Savannah State University has received a $2 million grant from the National Science Foundation (NSF) Historically Black Colleges and Universities Undergraduate Program for the Minority Access for Graduate Education and Careers (MAGEC) in STEM Program Plus: Strengthening/Sustaining the Culture of Excellence for STEM education.
The five-year grant will continue to strengthen excellence in science, technology, engineering and mathematics (STEM) that was established during the initial grant period by further expanding and deepening outreach, teaching and mentoring activities in three key areas: curriculum development and reform; expanded pathways for undergraduate recruitment, enrichment, retention and research experiences; and faculty development.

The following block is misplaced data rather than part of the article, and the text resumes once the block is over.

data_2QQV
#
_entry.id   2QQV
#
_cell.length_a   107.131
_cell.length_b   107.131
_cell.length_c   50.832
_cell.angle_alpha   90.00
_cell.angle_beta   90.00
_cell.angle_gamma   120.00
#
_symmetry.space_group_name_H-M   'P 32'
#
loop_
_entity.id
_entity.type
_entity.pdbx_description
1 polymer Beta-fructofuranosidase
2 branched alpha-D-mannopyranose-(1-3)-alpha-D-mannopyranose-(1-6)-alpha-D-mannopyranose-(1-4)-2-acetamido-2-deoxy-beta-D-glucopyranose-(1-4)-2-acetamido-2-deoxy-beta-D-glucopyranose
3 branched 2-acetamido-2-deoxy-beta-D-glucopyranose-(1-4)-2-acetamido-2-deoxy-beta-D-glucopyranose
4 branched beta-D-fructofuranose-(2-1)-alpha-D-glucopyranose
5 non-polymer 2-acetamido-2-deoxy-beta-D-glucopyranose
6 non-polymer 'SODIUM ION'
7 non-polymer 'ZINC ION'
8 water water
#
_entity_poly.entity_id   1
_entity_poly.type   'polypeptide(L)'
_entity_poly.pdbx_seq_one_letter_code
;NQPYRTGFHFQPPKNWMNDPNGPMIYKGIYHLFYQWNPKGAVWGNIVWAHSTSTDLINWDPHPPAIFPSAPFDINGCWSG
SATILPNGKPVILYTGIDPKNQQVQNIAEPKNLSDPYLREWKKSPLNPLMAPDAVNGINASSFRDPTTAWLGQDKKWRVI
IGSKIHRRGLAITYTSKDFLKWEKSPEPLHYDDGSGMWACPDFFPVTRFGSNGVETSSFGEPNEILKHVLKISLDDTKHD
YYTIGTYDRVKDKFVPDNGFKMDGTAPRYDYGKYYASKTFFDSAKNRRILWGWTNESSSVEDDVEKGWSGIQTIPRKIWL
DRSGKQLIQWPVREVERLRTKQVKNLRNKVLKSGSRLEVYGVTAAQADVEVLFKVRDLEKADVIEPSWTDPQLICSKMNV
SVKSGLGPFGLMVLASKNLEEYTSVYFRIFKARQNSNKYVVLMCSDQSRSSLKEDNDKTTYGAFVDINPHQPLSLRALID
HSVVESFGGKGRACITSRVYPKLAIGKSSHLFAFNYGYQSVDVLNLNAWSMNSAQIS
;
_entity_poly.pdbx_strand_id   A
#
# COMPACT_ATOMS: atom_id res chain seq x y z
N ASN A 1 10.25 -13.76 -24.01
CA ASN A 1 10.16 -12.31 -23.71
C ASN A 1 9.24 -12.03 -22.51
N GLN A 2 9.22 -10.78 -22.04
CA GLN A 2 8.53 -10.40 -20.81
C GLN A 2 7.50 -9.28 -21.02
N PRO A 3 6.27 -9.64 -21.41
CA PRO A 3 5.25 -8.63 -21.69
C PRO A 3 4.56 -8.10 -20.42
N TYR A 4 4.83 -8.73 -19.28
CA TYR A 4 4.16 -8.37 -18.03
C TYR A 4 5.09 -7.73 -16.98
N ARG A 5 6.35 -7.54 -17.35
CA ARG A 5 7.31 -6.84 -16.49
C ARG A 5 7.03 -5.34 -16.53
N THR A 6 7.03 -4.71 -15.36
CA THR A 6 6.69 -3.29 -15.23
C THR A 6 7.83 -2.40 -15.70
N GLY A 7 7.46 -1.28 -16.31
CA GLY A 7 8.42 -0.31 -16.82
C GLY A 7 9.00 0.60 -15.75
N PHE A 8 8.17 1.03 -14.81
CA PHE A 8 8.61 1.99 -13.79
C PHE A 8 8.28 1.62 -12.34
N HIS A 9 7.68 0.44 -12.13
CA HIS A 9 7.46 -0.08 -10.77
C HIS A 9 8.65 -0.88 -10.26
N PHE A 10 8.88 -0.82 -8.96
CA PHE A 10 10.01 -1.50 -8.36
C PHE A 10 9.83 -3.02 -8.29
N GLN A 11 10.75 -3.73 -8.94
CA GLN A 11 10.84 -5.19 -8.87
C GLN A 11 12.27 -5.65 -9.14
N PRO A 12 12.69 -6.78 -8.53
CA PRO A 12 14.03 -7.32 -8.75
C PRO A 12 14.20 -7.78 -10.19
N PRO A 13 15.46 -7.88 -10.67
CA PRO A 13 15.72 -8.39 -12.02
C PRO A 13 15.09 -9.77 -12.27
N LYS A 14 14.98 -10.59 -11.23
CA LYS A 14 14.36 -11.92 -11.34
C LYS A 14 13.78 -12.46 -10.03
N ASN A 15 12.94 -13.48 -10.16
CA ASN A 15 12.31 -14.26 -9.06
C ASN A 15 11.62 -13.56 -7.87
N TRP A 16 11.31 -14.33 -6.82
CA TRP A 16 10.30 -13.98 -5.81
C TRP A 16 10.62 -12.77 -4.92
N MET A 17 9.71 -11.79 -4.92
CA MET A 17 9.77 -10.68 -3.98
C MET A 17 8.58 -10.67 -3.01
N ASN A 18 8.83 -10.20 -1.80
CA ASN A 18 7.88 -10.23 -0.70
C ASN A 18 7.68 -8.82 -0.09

Grant funds will provide approximately 30 scholarships each year for qualified STEM majors, research experience at national and international (China, Malaysia and India) institutions, internship opportunities at local/regional industries and schools as well as support for faculty training in new and fast-developing research areas, teaching and learning activities.
The principal investigator (PI) for the NSF grant is Mary C. Wyatt, Ph.D., vice president for Academic Affairs. Co-PIs include Chellu S. Chetty, Ph.D., associate vice president for Research and Sponsored Programs; Jonathan Lambright, Ph.D., chair of the Department of Engineering Technology; and Johnny Johnson, Ph.D., assistant professor of Biology.
Established in 1890, Savannah State University is on the move to become the best value-added university in the nation.
The university’s 3,450 students are enrolled in 23 undergraduate degree majors and five graduate programs in three colleges: Business Administration, Liberal Arts and Social Sciences and Sciences and Technology.